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Ask Dr. Michael Salkin Your Own Question
Dr. Michael Salkin
Dr. Michael Salkin, Veterinarian
Category: Dog Veterinary
Satisfied Customers: 24426
Experience:  University of California at Davis graduate veterinarian with 44 years of experience
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Our Lab about 60# was bitten by a rattlesnake about 3.5

Customer Question

Our Lab about 60# ***** bitten by a rattlesnake about 3.5 hours ago We are out on a ranch about 2.5 hours from a Vet. He gets very car sick and we feel the drive may be too much for him. We gave him about 120 mg of Benadryl (That is what I was told to do by a friend) Also gave him 2 tsp of baby tylenol, which I have been told I should not give to dogs. He was bitten on the nose. What else can we do. He drinks water then after a few minutes throws it up.
Submitted: 1 year ago.
Category: Dog Veterinary
Expert:  Dr. Michael Salkin replied 1 year ago.

I'm going to sound like quite the devil's advocate. Antihistamines such as Benadryl are contraindicated because they can potentiate some venoms. (The recommended dose for envenomations from flying insects and spiders is 1-2 mg/lb repeated in 12 hours if needed. The maximum dose is 50 mg at any one dosing.) Tylenol is safe at 7 mg/lb thrice daily but its efficacy is circumspect.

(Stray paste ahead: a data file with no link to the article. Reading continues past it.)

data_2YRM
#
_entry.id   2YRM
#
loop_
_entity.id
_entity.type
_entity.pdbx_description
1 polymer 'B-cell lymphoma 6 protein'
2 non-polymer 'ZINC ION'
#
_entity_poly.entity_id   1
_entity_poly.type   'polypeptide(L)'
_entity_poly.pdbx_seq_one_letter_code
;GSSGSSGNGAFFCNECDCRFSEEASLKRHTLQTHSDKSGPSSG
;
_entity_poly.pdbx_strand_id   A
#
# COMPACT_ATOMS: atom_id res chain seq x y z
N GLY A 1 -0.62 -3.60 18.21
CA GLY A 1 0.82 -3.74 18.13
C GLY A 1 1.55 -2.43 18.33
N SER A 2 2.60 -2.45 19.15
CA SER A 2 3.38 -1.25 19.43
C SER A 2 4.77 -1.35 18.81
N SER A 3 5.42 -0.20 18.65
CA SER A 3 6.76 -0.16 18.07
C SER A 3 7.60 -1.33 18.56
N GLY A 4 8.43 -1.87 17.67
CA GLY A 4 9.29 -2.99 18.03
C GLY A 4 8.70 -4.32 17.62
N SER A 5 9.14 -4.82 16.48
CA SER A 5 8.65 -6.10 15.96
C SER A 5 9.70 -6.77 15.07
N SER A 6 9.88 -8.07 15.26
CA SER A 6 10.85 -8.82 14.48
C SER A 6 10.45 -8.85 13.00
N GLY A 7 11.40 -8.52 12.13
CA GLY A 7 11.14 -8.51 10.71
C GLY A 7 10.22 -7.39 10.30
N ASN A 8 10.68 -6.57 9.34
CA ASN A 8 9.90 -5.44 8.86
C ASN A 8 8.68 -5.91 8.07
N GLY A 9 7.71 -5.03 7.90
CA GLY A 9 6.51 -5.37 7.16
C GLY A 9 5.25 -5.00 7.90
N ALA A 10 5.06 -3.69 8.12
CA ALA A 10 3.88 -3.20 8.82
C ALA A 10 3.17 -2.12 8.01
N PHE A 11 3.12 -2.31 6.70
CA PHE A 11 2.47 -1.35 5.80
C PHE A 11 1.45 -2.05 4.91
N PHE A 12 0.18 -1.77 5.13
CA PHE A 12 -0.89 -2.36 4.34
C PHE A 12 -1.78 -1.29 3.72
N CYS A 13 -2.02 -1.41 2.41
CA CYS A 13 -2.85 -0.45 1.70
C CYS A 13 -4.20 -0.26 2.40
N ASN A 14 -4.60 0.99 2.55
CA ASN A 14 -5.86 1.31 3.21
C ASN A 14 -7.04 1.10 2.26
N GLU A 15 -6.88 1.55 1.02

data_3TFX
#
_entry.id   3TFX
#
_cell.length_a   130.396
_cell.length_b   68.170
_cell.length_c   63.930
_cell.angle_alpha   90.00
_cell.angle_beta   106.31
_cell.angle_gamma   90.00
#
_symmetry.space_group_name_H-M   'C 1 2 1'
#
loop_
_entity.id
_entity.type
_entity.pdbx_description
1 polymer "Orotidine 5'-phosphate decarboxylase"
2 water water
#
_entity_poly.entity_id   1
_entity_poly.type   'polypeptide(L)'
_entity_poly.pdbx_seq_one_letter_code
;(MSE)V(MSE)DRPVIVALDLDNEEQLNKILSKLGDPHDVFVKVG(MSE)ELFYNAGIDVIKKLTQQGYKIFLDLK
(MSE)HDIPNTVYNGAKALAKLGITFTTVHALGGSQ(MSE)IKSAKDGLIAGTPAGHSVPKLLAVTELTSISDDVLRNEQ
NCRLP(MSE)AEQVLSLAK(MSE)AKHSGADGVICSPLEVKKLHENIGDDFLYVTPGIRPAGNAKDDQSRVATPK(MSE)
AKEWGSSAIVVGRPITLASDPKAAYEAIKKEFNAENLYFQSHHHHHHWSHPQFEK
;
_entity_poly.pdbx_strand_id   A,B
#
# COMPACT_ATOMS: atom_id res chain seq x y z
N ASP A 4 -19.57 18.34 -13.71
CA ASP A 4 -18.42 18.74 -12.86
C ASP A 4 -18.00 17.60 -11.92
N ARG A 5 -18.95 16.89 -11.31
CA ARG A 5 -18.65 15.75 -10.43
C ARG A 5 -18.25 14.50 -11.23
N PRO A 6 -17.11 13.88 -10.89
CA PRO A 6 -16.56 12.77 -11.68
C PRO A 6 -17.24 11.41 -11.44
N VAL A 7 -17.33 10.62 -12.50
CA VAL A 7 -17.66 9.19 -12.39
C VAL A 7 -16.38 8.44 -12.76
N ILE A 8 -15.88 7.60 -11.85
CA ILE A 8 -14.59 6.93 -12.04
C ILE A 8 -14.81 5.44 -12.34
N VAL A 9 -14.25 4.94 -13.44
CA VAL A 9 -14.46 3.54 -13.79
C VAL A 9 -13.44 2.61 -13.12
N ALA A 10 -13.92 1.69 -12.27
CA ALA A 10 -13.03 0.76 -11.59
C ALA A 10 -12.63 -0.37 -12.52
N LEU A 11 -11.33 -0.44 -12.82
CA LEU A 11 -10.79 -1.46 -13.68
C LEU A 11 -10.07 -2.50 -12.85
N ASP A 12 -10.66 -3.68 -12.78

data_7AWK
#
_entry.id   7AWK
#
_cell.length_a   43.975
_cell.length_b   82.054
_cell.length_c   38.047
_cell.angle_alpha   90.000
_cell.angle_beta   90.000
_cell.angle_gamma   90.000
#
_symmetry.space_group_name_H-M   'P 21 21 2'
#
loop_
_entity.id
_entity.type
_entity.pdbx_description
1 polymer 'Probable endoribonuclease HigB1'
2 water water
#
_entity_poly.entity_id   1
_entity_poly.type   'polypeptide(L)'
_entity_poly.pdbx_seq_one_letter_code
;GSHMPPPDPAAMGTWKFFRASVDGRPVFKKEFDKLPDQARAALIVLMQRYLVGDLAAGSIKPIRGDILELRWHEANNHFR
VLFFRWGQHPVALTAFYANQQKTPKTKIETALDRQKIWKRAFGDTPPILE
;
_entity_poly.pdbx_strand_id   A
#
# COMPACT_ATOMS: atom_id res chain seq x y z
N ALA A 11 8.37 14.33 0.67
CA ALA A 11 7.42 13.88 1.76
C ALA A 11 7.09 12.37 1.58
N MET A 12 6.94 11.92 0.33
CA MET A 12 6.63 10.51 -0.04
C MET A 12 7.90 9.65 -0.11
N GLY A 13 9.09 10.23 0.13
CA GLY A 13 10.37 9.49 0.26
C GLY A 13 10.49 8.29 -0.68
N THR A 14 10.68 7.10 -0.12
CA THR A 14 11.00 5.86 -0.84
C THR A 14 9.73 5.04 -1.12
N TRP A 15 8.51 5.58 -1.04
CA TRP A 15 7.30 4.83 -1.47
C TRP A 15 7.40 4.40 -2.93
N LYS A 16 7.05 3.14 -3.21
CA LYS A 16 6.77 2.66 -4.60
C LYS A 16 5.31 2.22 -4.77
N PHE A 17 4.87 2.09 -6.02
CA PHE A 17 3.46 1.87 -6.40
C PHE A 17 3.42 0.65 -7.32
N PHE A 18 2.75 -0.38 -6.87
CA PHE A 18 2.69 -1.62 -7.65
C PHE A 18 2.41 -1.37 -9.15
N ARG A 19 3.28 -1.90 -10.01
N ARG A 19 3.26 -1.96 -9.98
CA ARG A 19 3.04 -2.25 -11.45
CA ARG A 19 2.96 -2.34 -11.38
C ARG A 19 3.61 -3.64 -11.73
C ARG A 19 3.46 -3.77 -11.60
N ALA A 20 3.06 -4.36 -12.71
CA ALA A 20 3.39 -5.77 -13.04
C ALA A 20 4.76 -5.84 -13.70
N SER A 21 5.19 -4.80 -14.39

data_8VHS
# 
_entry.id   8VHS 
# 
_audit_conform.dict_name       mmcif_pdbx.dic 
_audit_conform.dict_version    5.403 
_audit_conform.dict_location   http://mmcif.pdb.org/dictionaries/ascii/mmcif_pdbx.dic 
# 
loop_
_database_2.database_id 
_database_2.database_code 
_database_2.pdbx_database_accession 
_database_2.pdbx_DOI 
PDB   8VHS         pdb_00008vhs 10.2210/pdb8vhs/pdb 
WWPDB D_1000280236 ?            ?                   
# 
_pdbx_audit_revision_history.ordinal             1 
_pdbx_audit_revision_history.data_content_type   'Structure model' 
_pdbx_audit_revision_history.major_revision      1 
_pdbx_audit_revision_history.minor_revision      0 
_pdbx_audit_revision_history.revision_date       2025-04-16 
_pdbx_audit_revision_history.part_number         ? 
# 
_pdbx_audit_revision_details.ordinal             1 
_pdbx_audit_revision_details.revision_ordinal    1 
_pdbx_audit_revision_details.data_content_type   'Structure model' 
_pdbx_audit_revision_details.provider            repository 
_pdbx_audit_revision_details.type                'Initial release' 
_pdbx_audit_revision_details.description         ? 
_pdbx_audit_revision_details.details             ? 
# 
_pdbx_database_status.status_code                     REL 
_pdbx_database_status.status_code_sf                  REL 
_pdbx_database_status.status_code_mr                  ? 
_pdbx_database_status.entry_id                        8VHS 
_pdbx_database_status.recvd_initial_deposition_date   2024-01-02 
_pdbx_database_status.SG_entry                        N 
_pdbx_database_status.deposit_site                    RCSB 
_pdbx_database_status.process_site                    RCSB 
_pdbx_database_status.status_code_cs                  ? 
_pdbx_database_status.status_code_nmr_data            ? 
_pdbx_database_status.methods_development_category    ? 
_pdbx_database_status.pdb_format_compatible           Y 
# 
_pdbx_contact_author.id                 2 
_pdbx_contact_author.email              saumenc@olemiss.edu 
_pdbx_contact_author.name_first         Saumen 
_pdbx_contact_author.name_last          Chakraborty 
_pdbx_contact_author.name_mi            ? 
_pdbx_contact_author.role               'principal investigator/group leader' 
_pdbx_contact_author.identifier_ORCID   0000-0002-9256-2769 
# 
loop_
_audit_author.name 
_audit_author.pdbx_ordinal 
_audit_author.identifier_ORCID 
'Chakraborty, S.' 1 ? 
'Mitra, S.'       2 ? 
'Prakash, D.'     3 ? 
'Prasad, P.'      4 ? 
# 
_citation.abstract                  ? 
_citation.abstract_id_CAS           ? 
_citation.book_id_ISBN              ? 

Here's the current standard of care: All dogs bitten by a snake regardless of their apparent hemodynamic stability should be attended to by a vet at your earliest convenience and hospitalized for a minimum of 8 hours to assess for clinical signs that may first manifest during this period. IV fluid therapy is the first line of therapy to treat hypotension or hypovolemic shock. Antivenom administered immediately for viper bites can increase survival especially when given closer to the time of bite but is still beneficial for at least 60 hours after envenomation. Antibiotics are controversial. Analgesics are a good idea. Opioids (narcotics) are best. Nonsteroidal antiinflammatory drugs (NSAIDS) such as aspirin should be avoided due to the potential for nephrotoxicosis (toxicity to the kidneys) in hypovolemic (decreased blood volume) patients and their effects on platelet function. Tylenol isn't an NSAID. Corticosteroids (and antihistamines) aren't recommended unless a steroid is necessary for an anaphylactic reaction...which would have occurred by now if it were to occur at all. Transfusions are indicated in patients with clinically significant anemia secondary to hemorrhage or hemolysis (red blood cell destruction secondary to the venom).

You can see what I would recommend at this time...a long drive with a carsick dog. Please respond with further questions or concerns if you wish.

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